The number of retired public school superintendents in New York State with $100,000-plus government pensions jumped 45 percent in the past year in New York State, Newsday reports, and one of the top 10 recipients is none other than Malverne schools Superintendent James Hunderfund.
Dr. Hunderfund, who is retired from the Commack School District but currently works as Malverne's top adminstrator, has a maximum annual pension of $316,497, according to an article published in Newsday on Jan. 28.
The report used information obtained from the New York State Teacher Retirement System through the Freedom of Information Law to determine that 63 percent of retired school administrators earning six-figure pensions come from Long Island.
During his State of the State address earlier this month, Gov. Andrew Cuomo said that by next year, pension costs for schools, state, and local governments will have increased more than 100 percent since 2009. An analysis by Newsday showed that pension contributions for employees of the Malverne school are expected to go up by 220 percent from 2010 to 2013, 90.5 percent for teachers alone. West Hempstead's are projected to rise by 148 percent for employees (84.3 percent for teachers) during this same time period, according to the study.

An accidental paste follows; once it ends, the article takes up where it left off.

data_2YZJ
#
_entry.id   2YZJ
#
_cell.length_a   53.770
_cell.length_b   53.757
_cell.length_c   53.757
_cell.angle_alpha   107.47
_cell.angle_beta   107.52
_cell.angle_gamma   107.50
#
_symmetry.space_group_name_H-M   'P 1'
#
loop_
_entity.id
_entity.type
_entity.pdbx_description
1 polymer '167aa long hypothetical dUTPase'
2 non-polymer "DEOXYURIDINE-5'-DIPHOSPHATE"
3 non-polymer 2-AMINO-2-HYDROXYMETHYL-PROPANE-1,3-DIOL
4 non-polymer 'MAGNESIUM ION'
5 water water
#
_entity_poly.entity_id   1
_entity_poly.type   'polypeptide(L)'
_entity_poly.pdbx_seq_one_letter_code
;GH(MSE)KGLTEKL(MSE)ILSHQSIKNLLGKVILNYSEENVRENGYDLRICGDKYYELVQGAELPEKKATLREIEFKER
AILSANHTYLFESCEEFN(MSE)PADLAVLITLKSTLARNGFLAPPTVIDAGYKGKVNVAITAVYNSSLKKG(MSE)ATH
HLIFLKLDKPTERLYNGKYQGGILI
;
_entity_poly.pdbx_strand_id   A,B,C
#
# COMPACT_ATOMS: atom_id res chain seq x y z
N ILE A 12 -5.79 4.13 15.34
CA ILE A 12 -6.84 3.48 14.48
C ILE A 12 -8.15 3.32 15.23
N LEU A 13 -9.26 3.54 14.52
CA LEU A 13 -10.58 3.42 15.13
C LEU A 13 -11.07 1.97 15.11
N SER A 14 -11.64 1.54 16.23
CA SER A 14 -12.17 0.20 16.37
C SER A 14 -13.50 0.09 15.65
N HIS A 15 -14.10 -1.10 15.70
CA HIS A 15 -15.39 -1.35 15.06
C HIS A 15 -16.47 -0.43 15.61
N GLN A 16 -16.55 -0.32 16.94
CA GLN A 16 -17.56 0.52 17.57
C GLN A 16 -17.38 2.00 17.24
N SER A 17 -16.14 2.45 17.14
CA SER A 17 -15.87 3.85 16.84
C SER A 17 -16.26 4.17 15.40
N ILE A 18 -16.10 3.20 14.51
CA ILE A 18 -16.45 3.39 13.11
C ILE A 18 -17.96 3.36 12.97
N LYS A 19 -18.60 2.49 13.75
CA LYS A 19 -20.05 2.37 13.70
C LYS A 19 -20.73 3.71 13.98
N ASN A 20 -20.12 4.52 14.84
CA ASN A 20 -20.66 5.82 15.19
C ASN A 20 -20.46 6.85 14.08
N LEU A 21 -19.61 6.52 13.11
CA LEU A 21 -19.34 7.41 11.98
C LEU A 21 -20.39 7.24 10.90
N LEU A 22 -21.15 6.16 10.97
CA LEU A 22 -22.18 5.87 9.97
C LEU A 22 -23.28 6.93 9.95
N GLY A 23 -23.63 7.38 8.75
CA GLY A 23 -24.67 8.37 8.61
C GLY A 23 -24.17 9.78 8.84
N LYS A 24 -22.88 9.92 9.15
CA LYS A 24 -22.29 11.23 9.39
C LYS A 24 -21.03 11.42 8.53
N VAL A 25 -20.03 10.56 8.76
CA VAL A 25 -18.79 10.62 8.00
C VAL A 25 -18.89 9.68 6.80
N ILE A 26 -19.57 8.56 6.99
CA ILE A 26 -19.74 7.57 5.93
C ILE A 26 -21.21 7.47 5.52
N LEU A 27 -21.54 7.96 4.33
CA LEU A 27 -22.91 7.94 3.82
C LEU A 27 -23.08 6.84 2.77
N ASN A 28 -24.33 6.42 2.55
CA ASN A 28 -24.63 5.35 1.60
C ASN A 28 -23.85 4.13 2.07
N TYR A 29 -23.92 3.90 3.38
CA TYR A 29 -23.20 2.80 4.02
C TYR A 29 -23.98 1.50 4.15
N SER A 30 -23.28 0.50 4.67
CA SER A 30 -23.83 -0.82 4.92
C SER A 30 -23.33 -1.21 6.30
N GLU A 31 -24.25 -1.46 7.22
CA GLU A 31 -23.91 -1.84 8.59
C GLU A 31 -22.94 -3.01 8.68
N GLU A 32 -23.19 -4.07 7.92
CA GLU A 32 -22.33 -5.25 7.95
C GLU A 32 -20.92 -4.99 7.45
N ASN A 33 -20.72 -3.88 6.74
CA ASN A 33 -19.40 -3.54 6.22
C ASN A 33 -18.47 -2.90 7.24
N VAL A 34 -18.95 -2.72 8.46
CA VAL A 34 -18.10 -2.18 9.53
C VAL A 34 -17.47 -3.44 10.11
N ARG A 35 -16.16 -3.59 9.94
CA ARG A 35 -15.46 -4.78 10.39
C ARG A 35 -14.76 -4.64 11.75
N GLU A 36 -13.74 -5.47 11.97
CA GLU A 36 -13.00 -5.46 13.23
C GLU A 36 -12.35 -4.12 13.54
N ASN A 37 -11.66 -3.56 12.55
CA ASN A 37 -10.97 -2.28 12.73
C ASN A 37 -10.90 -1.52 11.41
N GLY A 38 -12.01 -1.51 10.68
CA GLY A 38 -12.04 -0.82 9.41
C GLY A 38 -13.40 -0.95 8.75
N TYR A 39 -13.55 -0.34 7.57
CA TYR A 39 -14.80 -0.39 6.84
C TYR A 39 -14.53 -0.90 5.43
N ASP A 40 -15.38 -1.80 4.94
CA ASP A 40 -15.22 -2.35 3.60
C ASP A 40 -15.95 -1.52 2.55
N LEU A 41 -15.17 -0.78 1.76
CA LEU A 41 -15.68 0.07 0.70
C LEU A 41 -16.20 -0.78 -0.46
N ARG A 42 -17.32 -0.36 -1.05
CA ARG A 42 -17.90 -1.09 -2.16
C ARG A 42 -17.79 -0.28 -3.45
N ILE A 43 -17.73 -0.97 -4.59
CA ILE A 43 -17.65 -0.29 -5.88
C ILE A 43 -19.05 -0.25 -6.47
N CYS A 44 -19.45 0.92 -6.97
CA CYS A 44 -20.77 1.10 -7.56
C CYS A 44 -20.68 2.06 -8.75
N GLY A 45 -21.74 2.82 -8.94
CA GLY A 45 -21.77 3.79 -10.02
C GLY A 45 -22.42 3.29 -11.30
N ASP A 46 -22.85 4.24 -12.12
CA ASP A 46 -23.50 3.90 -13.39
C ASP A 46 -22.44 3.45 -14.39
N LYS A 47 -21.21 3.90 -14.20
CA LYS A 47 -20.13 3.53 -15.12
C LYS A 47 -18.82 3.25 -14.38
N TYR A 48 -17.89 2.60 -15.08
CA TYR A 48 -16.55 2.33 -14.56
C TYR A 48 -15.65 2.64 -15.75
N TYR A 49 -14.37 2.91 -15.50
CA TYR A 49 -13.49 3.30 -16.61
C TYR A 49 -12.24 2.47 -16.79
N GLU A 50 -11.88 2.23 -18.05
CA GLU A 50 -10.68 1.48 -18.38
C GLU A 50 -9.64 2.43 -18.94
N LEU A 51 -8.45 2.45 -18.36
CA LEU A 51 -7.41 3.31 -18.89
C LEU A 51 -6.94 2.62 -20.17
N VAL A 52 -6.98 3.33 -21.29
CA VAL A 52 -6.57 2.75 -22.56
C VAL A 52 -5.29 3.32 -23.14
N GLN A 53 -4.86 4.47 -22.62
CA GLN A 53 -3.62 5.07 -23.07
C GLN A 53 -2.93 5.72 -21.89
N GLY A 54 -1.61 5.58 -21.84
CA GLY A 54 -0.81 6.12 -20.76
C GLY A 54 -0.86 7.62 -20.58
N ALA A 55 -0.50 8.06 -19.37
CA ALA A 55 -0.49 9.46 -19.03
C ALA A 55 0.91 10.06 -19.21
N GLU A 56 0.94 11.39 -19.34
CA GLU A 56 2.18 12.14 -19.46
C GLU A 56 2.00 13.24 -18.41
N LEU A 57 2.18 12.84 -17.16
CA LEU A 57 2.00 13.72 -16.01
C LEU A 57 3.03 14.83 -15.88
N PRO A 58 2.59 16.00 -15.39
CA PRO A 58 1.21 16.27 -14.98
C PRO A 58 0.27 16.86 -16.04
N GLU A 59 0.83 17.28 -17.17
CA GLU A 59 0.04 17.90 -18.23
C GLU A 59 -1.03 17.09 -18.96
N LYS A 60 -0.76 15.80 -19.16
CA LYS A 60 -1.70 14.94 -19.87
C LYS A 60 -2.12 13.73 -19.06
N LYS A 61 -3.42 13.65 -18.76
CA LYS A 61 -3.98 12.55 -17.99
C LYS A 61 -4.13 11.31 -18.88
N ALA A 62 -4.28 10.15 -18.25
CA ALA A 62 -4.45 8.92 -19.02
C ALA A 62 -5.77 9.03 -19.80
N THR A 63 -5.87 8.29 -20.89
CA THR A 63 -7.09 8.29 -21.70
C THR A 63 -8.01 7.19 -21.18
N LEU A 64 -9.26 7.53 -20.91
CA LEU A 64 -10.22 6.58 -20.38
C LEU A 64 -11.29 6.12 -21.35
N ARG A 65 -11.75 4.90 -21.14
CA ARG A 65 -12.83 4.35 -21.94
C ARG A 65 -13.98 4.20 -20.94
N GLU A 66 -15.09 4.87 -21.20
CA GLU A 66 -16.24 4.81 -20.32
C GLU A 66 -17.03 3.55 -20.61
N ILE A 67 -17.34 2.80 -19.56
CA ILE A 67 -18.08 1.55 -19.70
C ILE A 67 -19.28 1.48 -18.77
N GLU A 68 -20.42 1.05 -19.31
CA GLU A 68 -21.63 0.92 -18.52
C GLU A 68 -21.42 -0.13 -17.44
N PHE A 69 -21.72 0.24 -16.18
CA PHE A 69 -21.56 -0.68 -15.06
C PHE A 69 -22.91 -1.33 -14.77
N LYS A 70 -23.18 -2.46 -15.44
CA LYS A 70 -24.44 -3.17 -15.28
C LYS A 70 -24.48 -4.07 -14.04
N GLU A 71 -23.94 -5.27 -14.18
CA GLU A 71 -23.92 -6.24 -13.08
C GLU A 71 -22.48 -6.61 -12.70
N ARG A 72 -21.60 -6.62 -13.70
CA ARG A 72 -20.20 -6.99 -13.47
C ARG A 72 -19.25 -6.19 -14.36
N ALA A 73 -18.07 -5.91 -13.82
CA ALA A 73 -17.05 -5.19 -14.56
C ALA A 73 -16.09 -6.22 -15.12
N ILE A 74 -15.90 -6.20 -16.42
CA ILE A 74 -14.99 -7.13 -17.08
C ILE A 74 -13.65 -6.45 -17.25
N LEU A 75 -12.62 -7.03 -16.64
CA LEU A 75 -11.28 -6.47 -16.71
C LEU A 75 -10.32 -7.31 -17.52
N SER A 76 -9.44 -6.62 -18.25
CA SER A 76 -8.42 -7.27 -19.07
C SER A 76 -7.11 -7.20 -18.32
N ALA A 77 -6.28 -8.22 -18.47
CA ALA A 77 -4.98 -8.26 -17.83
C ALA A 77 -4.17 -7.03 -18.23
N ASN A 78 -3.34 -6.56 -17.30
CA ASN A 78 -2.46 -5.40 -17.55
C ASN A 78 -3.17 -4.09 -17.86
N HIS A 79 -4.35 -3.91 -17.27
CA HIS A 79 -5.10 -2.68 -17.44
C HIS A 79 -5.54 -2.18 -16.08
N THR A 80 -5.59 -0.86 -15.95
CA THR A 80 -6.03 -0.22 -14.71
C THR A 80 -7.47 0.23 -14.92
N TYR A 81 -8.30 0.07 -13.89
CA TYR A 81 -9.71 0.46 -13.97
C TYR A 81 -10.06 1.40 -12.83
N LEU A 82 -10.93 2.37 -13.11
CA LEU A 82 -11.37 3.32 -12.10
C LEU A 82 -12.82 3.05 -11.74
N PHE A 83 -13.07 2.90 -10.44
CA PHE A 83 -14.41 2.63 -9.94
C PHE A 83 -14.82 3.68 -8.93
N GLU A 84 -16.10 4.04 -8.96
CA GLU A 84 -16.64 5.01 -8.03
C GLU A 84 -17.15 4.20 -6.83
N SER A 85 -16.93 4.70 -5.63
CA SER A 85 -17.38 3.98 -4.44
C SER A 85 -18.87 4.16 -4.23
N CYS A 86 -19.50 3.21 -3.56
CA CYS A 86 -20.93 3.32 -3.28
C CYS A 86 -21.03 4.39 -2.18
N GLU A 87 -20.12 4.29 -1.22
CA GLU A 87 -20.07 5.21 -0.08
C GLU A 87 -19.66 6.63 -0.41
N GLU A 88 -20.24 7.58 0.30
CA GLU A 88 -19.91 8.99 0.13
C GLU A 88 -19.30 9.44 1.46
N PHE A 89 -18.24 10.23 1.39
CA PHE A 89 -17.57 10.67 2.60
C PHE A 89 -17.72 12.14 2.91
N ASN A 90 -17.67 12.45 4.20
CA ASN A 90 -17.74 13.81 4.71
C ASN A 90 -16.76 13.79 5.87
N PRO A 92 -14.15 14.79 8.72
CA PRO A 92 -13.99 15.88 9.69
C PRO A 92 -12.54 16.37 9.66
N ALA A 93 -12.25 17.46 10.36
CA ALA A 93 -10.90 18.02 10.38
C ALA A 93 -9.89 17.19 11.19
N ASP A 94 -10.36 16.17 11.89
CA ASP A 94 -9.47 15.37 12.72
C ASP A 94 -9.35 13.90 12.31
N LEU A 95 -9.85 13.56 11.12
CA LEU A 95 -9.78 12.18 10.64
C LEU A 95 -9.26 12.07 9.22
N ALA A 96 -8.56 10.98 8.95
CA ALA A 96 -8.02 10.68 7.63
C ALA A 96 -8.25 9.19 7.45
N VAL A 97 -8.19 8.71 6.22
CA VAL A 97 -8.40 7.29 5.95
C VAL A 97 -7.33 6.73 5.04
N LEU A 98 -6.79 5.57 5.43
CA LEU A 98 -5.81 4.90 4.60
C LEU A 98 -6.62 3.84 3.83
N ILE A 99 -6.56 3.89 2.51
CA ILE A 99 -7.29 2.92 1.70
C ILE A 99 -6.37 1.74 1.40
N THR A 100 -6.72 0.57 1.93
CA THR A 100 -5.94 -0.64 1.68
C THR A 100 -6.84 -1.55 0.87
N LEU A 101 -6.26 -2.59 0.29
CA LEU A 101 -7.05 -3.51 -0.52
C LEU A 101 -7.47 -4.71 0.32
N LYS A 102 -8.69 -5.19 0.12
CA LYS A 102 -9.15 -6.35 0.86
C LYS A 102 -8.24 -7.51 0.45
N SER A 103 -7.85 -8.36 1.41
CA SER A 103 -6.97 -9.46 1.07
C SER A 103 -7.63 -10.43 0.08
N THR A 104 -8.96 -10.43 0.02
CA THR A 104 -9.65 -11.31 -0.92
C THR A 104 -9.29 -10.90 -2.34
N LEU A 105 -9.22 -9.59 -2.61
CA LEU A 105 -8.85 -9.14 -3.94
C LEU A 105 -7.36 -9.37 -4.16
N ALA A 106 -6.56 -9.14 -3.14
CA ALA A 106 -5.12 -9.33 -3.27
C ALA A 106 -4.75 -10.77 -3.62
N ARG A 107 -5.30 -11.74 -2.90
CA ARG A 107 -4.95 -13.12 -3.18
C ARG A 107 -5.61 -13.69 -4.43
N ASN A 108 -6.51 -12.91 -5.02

Cuomo is calling for reforms to be made to the state's pension system including the creation of a Tier VI retirement plan.
"I understand the politics and...the political opposition," Cuomo said during the Jan. 4 speech. "When we are talking about pension reform for union employees, we're talking about union employees who don't even exist at this point in time because current employees are covered by current pension system. No one ever said a pension system was a legacy or inheritance."
Cuomo expressed the need for more mandate relief too.
"We need a government that performs better and costs less," he said, pointing out that although New York spends the most on education, it's ranked 38th for its graduation rates.
"A government that works for the people must make a long-term commitment to fiscal discipline," he stated. "Our state is better able to compete when we keep taxes down."
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